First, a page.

Des Moines school pioneers colour-change lighting

A school in Des Moines, Iowa, is pioneering tunable LED lighting in what’s believed to be a first for America.

At the Ruby Van Meter School the fluorescent lighting has been replaced with a colour-changing LED scheme which is designed to improve well being and help academic performance.

‘We're hoping that with the variable lighting system, we can control it that we can really help to decrease a lot of acting out behaviors,’ Melissa Harper, teacher at Ruby Van Meter, told KCCI News in Iowa.

It’s believed that the Ruby Van Meter – which is a special school for disabled pupils – is the first school in America to use tunable lighting in all its classrooms.

The school follows the Kongsgardmoen School in Norway, which opened this week to its intake of 230 primary school pupils It too is pioneering ground-breaking circadian lighting Lighting researchers and scientists will follow the results of the experiment closely to see if so-called ‘tuneable’ lighting can change schoolchildren’s behaviour and academic performance. It’s one of the first full circadian lighting systems in an educational establishment anywhere in the world.

The school has installed luminaires with adjustable colour temperature, with LED light sources that can be tuned from cool white to warm white light. All classrooms are equipped with the technology, making this the most comprehensive human-centric LED lighting installation to date.

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Interesting as this is a project I am currently working on. Far from just producing light, it is essential to bring in what is happening out there, this is where my project becomes interesting. Re-producing the sky itself.

I ask experts to let me know where are capable designers and installers in Europe. Thanks Armando

This may have been the first school in Iowa, but not the first Circadian rhythm color tunable installation. David Raver LC of Modus Engineers in Des Moines Iowa Designed and installed Color tunable lighting system with custom fixtures designed and supplied by Strauss Architectural Systems in Their main office space last year. The Modus Building on top of being a net zero building, it many days creates more power than it uses, while following the Circadian rhythm of the natural day to improve productivity of the engineering staff. This will be as common place as dimming in the near future.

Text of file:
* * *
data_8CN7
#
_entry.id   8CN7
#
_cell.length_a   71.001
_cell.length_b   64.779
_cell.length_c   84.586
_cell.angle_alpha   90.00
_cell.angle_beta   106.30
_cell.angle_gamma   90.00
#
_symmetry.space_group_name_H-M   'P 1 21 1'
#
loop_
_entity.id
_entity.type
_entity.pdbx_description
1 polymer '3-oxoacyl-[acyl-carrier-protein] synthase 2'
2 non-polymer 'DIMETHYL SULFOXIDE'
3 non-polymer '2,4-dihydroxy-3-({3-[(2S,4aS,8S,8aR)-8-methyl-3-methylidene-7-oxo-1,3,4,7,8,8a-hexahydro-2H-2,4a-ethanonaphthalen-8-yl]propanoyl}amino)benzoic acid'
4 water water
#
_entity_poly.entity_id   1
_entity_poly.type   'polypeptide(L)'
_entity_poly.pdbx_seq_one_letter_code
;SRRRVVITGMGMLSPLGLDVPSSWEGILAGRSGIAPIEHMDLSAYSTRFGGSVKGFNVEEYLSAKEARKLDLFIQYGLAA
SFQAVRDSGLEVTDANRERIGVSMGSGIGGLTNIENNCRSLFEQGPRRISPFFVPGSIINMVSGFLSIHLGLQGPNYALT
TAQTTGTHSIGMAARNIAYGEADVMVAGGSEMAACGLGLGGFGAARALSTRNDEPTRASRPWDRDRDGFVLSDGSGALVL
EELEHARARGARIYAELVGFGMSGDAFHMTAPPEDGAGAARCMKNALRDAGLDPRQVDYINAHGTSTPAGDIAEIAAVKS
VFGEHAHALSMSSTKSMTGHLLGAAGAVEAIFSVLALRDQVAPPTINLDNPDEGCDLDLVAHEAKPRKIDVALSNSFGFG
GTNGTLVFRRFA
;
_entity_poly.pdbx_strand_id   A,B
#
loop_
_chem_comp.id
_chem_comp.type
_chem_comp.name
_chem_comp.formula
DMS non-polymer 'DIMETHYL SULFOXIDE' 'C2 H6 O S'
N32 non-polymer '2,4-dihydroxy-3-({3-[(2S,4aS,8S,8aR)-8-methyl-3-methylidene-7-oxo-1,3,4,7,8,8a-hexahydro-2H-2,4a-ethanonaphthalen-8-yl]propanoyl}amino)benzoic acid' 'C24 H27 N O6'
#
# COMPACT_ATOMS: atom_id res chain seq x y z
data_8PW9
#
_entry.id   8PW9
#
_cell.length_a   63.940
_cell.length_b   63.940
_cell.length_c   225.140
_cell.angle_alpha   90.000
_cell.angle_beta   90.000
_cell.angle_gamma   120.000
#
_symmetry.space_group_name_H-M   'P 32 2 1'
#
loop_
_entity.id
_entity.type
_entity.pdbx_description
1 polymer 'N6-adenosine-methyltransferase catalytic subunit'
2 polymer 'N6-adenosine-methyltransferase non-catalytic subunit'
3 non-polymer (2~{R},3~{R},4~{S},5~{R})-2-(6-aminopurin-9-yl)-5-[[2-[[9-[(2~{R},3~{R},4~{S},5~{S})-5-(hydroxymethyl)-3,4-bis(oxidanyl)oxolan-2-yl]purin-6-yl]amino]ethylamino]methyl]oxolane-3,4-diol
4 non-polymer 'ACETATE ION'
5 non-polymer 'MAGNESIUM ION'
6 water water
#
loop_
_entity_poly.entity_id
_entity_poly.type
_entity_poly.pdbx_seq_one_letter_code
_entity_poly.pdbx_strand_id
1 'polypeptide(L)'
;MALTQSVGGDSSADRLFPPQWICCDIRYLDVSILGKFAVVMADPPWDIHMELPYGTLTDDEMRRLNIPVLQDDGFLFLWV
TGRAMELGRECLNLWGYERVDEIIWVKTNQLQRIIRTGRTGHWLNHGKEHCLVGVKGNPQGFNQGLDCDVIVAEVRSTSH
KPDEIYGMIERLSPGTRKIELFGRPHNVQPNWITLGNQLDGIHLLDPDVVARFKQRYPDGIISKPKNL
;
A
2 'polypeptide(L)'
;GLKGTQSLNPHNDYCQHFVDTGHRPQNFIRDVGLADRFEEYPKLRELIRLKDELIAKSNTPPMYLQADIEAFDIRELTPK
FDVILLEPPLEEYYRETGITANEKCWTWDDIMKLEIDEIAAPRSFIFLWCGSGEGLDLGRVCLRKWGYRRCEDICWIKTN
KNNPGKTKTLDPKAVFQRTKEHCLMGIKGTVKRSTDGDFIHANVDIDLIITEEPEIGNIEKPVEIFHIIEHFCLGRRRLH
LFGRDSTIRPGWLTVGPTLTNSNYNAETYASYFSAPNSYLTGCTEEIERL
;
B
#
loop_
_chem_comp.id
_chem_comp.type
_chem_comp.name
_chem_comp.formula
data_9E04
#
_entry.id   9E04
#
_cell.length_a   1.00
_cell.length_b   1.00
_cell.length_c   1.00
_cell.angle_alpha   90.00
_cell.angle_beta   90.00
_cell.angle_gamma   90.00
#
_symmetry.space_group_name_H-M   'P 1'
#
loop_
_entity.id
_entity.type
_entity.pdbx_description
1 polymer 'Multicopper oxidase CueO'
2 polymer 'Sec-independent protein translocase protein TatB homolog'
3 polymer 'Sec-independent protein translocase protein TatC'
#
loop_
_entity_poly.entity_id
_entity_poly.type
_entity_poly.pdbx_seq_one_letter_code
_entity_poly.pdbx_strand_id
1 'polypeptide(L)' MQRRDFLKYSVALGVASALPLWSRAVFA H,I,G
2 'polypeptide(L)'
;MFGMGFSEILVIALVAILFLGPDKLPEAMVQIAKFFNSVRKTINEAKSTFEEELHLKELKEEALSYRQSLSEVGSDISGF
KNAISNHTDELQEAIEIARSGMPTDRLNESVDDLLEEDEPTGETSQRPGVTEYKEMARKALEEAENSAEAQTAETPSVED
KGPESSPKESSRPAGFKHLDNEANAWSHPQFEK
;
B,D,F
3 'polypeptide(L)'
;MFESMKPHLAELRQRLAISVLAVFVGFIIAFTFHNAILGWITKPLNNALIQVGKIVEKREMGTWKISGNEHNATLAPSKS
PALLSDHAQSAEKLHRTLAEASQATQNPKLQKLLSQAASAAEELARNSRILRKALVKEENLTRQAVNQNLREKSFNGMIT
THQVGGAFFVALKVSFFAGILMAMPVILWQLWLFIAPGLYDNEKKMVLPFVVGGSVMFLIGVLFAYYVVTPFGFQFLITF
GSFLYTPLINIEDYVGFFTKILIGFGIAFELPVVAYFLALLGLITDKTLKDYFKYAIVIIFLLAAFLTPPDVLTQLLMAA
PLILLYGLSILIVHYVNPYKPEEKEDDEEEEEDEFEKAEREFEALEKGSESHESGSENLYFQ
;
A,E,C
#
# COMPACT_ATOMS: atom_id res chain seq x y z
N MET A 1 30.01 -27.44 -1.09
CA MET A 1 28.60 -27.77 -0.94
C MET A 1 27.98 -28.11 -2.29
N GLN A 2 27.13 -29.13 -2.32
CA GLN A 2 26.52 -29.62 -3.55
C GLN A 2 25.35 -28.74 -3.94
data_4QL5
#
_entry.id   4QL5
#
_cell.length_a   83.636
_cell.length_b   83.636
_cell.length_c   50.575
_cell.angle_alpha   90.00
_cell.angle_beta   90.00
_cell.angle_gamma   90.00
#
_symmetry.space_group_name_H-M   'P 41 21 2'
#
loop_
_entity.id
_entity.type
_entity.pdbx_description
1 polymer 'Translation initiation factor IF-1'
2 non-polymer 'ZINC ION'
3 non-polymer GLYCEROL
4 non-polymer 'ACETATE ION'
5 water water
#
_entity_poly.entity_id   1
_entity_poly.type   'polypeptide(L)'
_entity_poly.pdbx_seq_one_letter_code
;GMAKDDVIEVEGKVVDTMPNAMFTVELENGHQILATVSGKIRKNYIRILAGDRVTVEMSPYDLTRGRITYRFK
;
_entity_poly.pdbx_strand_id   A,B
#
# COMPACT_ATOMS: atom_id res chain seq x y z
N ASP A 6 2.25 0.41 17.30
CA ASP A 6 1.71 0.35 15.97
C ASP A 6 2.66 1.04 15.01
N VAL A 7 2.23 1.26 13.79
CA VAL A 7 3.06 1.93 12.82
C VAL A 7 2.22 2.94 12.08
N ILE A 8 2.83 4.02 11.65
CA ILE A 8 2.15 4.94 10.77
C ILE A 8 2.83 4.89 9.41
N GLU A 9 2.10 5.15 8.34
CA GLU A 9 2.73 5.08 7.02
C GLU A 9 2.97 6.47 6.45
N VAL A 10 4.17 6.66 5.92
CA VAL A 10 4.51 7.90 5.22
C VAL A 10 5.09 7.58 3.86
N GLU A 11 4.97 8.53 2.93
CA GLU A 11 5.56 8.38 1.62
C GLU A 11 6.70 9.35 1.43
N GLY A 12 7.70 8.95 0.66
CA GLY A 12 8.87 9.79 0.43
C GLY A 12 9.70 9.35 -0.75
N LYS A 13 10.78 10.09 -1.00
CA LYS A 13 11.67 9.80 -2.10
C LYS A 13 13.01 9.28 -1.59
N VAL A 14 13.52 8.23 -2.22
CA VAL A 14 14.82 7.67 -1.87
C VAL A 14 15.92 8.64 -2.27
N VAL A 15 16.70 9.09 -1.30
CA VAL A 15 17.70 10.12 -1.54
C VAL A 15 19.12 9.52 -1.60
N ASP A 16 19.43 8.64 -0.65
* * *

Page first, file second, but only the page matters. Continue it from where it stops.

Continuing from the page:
Why the lighting starts from "cool white". Cool white is normally 4000 K. According my opinion it should start from daylight, e.g. 5500 K. 6500 is too blue. There are lots of studies of daylight lighting in schools. Of course dynamic lighting is better.

I was familiar with John Ott's Full Spectrum (and high frequency )lighting applications in the Florida School System in the Sixties and went to meet him in Sarasota a few years later; he had achieved very encouraging results, especially with ADD/HDD pupils, helping many of them blossom by getting off medication and had more interesting things to share. Later on I used tunable hue lighting (three primary colors of dimmable incandescent bulbs) to increase comfort in computer workspaces, and to influence social interaction in restaurants. I will be glad to further discuss the subject but nust now leave the computer; please find me on Linkedin and connect, or write to - phone + Eliahu Gal-Or Mevo Modiin, Israel

This was not the first school to install tunable LED lighting in a school. There is a company in Bellingham Washington that has already installed tunable LED lighting and was an early promoter of the research that showed the advantages for special-ed students. 2020 LED Mark Buehrer, PE, Director, 2020 Engineering 360-671-2020 Mark was an early member of the HCL Society and is known to Stan Walerczyk and John Hwang (CEO of PlanLED).